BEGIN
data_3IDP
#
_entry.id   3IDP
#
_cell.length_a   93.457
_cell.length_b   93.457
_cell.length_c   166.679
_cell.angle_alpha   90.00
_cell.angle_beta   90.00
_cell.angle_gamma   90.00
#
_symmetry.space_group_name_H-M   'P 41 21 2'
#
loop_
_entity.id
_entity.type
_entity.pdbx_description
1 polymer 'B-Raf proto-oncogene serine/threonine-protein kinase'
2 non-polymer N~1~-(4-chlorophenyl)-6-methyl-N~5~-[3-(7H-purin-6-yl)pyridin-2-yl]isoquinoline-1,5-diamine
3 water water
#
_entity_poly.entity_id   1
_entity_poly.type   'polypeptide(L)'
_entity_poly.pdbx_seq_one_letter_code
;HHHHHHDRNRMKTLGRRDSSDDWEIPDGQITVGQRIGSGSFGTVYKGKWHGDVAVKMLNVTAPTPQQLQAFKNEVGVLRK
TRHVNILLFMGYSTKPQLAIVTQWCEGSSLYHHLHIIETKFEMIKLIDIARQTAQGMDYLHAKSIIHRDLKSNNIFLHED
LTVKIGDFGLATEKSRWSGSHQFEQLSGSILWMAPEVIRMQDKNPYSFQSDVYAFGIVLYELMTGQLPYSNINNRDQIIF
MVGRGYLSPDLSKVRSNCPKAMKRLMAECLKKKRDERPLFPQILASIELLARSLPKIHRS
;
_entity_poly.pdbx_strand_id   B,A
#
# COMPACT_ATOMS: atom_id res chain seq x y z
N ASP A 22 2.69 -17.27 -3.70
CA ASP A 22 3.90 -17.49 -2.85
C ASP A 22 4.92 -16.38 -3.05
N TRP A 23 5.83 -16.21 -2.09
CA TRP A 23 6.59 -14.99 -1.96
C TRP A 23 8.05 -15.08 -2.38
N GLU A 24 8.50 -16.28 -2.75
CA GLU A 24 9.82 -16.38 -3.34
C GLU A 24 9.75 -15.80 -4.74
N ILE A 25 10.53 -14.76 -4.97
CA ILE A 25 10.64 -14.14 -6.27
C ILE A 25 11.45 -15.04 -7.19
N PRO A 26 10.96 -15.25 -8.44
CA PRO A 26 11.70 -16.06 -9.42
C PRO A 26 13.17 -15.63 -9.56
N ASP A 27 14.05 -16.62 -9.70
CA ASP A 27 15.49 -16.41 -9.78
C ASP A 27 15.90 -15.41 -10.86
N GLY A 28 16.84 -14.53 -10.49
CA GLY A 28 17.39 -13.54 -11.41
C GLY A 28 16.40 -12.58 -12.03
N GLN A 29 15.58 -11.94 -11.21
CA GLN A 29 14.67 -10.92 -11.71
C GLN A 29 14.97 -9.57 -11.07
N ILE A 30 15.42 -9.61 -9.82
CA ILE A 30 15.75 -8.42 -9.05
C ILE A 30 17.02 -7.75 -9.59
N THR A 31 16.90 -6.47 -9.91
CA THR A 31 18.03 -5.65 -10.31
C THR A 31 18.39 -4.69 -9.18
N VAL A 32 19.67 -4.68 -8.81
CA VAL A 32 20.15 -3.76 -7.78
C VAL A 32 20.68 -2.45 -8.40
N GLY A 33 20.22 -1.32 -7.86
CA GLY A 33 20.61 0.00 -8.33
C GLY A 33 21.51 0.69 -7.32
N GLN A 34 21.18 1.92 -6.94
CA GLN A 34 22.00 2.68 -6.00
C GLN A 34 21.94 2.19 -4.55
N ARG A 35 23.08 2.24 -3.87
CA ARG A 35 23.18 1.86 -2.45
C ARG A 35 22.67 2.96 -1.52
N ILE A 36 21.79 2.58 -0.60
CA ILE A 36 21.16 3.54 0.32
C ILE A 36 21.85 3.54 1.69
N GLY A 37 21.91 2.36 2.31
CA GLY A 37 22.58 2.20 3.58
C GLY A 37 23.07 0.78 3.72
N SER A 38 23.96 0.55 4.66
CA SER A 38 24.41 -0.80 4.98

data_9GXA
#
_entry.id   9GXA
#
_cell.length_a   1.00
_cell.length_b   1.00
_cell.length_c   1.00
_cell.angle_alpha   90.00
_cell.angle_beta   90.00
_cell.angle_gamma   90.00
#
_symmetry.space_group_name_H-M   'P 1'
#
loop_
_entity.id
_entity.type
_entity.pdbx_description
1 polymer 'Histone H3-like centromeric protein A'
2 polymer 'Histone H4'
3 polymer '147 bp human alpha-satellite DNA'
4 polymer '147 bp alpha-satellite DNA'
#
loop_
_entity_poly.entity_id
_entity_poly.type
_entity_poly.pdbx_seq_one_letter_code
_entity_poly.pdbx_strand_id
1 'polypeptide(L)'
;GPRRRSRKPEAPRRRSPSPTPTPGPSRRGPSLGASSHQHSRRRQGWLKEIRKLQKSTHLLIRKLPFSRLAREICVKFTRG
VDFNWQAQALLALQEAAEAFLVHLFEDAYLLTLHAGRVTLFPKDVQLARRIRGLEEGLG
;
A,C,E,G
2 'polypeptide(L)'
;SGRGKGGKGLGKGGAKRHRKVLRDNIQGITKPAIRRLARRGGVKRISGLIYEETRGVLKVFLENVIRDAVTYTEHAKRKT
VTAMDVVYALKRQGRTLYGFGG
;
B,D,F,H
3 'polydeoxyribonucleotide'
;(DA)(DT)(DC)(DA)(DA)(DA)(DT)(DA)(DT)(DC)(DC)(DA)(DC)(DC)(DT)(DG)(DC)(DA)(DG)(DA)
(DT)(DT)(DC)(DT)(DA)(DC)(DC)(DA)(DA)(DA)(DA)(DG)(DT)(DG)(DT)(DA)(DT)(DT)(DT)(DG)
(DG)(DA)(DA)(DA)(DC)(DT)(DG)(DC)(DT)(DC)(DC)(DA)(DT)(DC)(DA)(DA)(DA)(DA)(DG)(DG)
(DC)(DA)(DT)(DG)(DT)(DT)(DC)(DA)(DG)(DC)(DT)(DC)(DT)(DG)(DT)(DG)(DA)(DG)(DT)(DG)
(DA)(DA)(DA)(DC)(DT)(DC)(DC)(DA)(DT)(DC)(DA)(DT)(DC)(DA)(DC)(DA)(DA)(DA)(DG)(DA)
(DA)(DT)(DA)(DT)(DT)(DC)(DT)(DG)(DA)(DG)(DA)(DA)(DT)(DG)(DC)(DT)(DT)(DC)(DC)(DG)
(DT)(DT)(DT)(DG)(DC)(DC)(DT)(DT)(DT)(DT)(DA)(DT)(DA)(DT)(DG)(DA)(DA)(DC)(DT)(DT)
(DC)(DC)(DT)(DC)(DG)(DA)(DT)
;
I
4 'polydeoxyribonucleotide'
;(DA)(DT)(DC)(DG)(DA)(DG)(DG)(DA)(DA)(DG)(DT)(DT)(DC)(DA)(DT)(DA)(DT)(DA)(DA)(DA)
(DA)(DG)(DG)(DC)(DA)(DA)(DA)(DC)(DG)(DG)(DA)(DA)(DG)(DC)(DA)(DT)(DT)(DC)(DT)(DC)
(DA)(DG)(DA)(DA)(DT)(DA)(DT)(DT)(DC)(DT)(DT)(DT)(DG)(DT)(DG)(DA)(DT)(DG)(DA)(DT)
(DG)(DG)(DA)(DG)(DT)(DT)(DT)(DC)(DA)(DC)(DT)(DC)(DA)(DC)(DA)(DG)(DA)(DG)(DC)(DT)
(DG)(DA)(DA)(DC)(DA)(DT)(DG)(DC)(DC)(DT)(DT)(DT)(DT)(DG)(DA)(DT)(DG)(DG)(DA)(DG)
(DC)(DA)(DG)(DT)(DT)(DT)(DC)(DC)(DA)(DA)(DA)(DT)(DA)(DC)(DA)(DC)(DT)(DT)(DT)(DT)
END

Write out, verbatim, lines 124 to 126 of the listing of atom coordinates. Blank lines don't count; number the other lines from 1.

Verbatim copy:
(DC)(DA)(DT)(DG)(DT)(DT)(DC)(DA)(DG)(DC)(DT)(DC)(DT)(DG)(DT)(DG)(DA)(DG)(DT)(DG)
(DA)(DA)(DA)(DC)(DT)(DC)(DC)(DA)(DT)(DC)(DA)(DT)(DC)(DA)(DC)(DA)(DA)(DA)(DG)(DA)
(DA)(DT)(DA)(DT)(DT)(DC)(DT)(DG)(DA)(DG)(DA)(DA)(DT)(DG)(DC)(DT)(DT)(DC)(DC)(DG)